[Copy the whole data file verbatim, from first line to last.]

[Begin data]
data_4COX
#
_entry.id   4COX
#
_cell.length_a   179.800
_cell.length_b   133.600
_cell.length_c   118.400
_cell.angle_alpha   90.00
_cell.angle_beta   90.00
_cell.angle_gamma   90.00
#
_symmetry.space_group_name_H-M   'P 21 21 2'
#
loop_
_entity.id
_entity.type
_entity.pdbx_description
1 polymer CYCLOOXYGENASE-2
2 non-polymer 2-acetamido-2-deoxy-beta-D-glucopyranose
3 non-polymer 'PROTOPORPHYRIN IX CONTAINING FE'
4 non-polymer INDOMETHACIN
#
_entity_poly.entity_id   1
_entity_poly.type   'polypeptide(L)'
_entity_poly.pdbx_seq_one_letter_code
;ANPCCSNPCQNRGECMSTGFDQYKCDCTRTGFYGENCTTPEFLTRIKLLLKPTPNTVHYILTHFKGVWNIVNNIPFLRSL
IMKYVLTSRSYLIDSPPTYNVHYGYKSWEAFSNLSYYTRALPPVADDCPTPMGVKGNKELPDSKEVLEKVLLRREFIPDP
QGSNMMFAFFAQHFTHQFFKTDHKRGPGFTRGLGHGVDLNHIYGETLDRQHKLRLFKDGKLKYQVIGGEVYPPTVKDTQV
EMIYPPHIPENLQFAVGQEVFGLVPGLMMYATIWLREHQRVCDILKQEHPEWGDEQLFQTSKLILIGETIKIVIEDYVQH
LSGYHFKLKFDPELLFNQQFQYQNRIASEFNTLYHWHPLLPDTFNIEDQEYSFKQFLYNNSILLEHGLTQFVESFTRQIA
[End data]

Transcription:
data_4COX
#
_entry.id   4COX
#
_cell.length_a   179.800
_cell.length_b   133.600
_cell.length_c   118.400
_cell.angle_alpha   90.00
_cell.angle_beta   90.00
_cell.angle_gamma   90.00
#
_symmetry.space_group_name_H-M   'P 21 21 2'
#
loop_
_entity.id
_entity.type
_entity.pdbx_description
1 polymer CYCLOOXYGENASE-2
2 non-polymer 2-acetamido-2-deoxy-beta-D-glucopyranose
3 non-polymer 'PROTOPORPHYRIN IX CONTAINING FE'
4 non-polymer INDOMETHACIN
#
_entity_poly.entity_id   1
_entity_poly.type   'polypeptide(L)'
_entity_poly.pdbx_seq_one_letter_code
;ANPCCSNPCQNRGECMSTGFDQYKCDCTRTGFYGENCTTPEFLTRIKLLLKPTPNTVHYILTHFKGVWNIVNNIPFLRSL
IMKYVLTSRSYLIDSPPTYNVHYGYKSWEAFSNLSYYTRALPPVADDCPTPMGVKGNKELPDSKEVLEKVLLRREFIPDP
QGSNMMFAFFAQHFTHQFFKTDHKRGPGFTRGLGHGVDLNHIYGETLDRQHKLRLFKDGKLKYQVIGGEVYPPTVKDTQV
EMIYPPHIPENLQFAVGQEVFGLVPGLMMYATIWLREHQRVCDILKQEHPEWGDEQLFQTSKLILIGETIKIVIEDYVQH
LSGYHFKLKFDPELLFNQQFQYQNRIASEFNTLYHWHPLLPDTFNIEDQEYSFKQFLYNNSILLEHGLTQFVESFTRQIA